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A hos­pital employee counsels a patient. Courtesy | Hillsdale Hos­pital

With cases going down, the Hillsdale Hos­pital is now able to serve both COVID-19 and rehab patients through full recov­eries. 

Last November, the hos­pital con­verted the entire McGuire short-stay rehab center into a Care and Recovery Center for COVID-19 patients. As of Feb. 15, they have con­verted a portion of the center back into a rehab unit, with 12 CRC beds and seven short-stay rehab beds.  

Hillsdale Hos­pital was orig­i­nally one of two CRCs in the state of Michigan last fall, but now that new CRCs are opening up, the hos­pital is able to serve both COVID-19 and rehab patients in their center.

“As cases have gone down across the region and the state, the need for CRCs has decreased a bit,” said Rachel Lott, Hillsdale Hos­pital director of mar­keting and devel­opment. “Plus the number of CRCs has increased since we opened ours.”

The hos­pital ini­tially applied to the Michigan Department of Health & Human Ser­vices to create the CRC, pro­viding infor­mation about their plan for staffing, floor plans, and resources. The hos­pital had 19 short-stay beds con­verted into CRC beds.

Early in the pan­demic, nursing facil­ities and rehab centers around the state, including Hillsdale Hospital’s rehab center, adopted policies to not admit any patients with con­firmed COVID-19 to protect their other patients. However, many patients recov­ering from COVID-19 were not able to remain in the hos­pital for a full recovery.

“When a patient was doing well enough to leave the hos­pital, but not quite ready to go home, it was dif­ficult to find a place that could provide the care they needed and would actually accept them as a patient,” Lott said.

Many patients were not pro­vided with the com­plete care that they needed, and Hillsdale became one of the first hos­pitals to step up and create a CRC, Lott said.

“When we under­stood how many patients were falling through the cracks, having nowhere to go for the care they needed after being hos­pi­talized with COVID-19, we had to step in and help,” Jeremiah J. Hod­shire, pres­ident and CEO of Hillsdale Hos­pital, said. “We knew we had the appro­priate space, staffing levels, pro­tocols, and mea­sures in place to be able to suc­cess­fully care for these patients.”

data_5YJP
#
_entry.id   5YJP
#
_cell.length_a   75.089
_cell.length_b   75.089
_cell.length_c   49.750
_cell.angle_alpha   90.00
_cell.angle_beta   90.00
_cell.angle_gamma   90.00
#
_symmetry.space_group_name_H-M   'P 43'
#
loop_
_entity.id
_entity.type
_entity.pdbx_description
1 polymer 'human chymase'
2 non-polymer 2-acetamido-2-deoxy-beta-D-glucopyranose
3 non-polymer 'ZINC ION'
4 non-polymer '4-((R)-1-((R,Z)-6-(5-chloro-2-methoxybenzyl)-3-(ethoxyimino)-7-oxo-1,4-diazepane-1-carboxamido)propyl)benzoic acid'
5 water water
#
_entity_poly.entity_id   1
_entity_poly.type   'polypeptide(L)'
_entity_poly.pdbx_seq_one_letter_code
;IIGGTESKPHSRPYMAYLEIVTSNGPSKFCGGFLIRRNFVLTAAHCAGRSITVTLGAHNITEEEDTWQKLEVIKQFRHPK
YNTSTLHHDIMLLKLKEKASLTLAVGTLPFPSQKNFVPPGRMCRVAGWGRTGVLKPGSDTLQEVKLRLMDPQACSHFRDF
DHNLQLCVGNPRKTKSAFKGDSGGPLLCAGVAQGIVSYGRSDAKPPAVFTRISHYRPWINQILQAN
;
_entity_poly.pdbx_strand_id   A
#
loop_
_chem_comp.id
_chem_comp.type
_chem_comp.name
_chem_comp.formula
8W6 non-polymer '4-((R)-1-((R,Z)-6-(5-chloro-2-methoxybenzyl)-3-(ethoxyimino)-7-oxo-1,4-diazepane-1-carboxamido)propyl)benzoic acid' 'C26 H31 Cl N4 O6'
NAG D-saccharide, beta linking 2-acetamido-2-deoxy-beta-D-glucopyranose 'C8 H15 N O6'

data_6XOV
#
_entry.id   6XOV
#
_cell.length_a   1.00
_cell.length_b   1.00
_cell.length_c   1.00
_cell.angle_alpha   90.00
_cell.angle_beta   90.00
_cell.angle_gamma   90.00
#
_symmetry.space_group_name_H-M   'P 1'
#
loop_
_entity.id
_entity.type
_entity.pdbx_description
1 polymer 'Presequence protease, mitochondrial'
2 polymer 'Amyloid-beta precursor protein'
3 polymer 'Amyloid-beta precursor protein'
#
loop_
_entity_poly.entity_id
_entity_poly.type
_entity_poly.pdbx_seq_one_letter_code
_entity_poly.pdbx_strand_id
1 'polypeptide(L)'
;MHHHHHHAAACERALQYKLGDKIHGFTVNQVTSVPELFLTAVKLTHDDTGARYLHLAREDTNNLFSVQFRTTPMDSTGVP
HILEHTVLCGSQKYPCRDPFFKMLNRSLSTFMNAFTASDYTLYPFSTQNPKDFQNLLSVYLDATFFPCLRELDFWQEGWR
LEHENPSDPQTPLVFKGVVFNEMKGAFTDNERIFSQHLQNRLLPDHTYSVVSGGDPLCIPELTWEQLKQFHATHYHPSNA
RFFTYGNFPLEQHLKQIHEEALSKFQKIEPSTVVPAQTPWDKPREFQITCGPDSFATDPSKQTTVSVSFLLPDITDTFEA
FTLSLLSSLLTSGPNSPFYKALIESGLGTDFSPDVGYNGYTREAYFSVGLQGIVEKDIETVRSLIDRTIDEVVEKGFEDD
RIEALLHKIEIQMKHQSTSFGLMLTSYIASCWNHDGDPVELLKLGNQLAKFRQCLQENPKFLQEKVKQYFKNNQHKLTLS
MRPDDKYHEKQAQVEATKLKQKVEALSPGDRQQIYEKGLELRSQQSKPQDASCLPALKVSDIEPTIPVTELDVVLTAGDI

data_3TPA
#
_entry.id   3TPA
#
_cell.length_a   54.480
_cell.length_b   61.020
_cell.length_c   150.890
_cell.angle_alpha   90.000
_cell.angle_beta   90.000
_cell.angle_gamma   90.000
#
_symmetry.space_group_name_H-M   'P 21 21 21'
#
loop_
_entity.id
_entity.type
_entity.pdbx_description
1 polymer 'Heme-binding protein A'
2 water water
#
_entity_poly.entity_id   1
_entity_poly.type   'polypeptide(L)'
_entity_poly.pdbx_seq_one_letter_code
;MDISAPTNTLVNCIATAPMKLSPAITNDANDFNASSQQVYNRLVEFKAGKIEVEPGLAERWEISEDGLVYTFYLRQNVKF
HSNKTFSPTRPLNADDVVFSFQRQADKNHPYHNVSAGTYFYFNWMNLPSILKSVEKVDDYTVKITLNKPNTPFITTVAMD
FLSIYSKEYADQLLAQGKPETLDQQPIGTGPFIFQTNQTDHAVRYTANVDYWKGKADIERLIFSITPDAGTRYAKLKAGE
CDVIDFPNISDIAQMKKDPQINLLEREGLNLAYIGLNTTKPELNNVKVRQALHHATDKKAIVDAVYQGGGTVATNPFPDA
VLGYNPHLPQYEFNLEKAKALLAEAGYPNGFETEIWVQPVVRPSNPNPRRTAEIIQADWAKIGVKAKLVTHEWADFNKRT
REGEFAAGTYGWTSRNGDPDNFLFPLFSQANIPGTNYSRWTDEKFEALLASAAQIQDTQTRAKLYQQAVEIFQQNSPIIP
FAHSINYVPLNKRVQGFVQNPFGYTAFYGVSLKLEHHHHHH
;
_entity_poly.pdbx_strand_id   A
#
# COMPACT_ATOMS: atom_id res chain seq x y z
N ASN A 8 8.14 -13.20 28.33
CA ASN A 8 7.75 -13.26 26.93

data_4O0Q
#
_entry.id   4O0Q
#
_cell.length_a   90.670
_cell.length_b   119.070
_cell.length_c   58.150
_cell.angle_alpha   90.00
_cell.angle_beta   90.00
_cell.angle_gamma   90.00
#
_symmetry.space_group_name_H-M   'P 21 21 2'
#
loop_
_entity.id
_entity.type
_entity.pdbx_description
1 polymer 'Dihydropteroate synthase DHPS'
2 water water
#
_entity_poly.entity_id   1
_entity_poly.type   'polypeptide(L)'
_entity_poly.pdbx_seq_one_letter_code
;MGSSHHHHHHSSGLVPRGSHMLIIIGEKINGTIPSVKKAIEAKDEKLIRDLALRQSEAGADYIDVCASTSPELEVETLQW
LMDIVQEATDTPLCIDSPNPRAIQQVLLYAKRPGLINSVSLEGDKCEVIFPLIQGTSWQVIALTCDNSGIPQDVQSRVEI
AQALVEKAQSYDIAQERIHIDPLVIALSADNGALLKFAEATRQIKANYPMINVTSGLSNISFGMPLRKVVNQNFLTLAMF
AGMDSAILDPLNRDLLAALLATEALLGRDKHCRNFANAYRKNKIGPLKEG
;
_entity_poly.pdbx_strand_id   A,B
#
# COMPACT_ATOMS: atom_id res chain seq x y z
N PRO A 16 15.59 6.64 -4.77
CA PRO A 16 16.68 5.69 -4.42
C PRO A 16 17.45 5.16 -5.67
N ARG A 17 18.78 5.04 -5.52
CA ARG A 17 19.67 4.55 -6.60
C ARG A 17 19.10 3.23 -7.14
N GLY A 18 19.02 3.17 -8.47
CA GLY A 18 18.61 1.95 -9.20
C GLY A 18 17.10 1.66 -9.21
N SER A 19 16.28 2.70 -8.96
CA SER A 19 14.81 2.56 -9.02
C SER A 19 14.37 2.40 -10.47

According to the MDHHS, the hos­pital had to follow numerous guide­lines in order to be approved as a CRC. An entire wing, unit, or sep­arate building had to be des­ig­nated for the CRC, and arti­ficial walls or bar­riers could not be used to form two dis­tinct areas. The MDHHS sent out state­ments to COVID-19 patients with an update on the CRC plans that they were expe­ri­encing firsthand.

“We need to do things dif­fer­ently right now,” said Kate Massey, Med­icaid director, in a letter to the MDHHS. “We will con­tinue to offer support so that we can get through this together and return to normal as soon as pos­sible.”

The Hillsdale CRC served both Hillsdale res­i­dents and res­i­dents from counties across the state.

“Ini­tially, we had more out-of-area patients because there were so few CRCs in the state,” Lott said. “Hos­pitals looking to dis­charge patients who couldn’t be dis­charged to home would learn through the state where the CRCs are located and then fam­ilies have the option to choose where to send their loved ones. We also sent infor­mation out to all the nursing homes in Michigan.”

Across the state, there are now 24 CRCs pro­viding care for COVID-19 patients. Hillsdale will now be able to use their center for both COVID-19 and rehab patients. Although the guide­lines for sep­a­ration and spacing are strict, the hos­pital has been able to follow all reg­u­la­tions.

“The CRC and short-stay rehab area are sep­a­rated by a set of double doors that remain closed at all times,” Lott said. “Even though they’re on the same floor and are typ­i­cally operated as one unit, we are able to split them into two in order to apply our strict infection control mea­sures and keep all our patients safe.”